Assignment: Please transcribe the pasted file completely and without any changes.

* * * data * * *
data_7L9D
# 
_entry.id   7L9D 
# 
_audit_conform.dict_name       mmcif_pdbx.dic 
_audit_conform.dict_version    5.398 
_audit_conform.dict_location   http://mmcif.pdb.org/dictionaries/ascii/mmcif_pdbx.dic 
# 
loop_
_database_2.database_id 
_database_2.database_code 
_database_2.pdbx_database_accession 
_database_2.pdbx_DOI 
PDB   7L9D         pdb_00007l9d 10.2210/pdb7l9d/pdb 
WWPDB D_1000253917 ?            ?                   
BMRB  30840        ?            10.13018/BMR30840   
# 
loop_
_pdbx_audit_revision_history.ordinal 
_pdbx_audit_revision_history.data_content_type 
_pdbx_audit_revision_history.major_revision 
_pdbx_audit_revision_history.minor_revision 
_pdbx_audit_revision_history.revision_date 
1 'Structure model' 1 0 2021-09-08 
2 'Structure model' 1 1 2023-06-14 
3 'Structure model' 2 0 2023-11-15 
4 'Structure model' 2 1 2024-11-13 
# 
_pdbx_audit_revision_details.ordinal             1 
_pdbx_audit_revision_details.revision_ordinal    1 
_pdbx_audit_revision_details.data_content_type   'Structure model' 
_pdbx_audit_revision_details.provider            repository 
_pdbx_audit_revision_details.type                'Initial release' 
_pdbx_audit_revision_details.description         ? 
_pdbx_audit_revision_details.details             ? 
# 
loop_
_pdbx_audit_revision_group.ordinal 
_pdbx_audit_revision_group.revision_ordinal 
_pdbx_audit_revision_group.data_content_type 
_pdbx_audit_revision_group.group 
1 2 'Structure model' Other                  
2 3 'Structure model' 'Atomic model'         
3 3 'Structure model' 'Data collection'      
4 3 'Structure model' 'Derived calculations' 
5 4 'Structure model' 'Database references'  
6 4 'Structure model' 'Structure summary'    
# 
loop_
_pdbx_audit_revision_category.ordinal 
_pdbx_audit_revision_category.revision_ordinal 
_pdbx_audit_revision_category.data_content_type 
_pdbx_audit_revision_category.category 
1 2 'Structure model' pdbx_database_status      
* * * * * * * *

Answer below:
data_7L9D
# 
_entry.id   7L9D 
# 
_audit_conform.dict_name       mmcif_pdbx.dic 
_audit_conform.dict_version    5.398 
_audit_conform.dict_location   http://mmcif.pdb.org/dictionaries/ascii/mmcif_pdbx.dic 
# 
loop_
_database_2.database_id 
_database_2.database_code 
_database_2.pdbx_database_accession 
_database_2.pdbx_DOI 
PDB   7L9D         pdb_00007l9d 10.2210/pdb7l9d/pdb 
WWPDB D_1000253917 ?            ?                   
BMRB  30840        ?            10.13018/BMR30840   
# 
loop_
_pdbx_audit_revision_history.ordinal 
_pdbx_audit_revision_history.data_content_type 
_pdbx_audit_revision_history.major_revision 
_pdbx_audit_revision_history.minor_revision 
_pdbx_audit_revision_history.revision_date 
1 'Structure model' 1 0 2021-09-08 
2 'Structure model' 1 1 2023-06-14 
3 'Structure model' 2 0 2023-11-15 
4 'Structure model' 2 1 2024-11-13 
# 
_pdbx_audit_revision_details.ordinal             1 
_pdbx_audit_revision_details.revision_ordinal    1 
_pdbx_audit_revision_details.data_content_type   'Structure model' 
_pdbx_audit_revision_details.provider            repository 
_pdbx_audit_revision_details.type                'Initial release' 
_pdbx_audit_revision_details.description         ? 
_pdbx_audit_revision_details.details             ? 
# 
loop_
_pdbx_audit_revision_group.ordinal 
_pdbx_audit_revision_group.revision_ordinal 
_pdbx_audit_revision_group.data_content_type 
_pdbx_audit_revision_group.group 
1 2 'Structure model' Other                  
2 3 'Structure model' 'Atomic model'         
3 3 'Structure model' 'Data collection'      
4 3 'Structure model' 'Derived calculations' 
5 4 'Structure model' 'Database references'  
6 4 'Structure model' 'Structure summary'    
# 
loop_
_pdbx_audit_revision_category.ordinal 
_pdbx_audit_revision_category.revision_ordinal 
_pdbx_audit_revision_category.data_content_type 
_pdbx_audit_revision_category.category 
1 2 'Structure model' pdbx_database_status      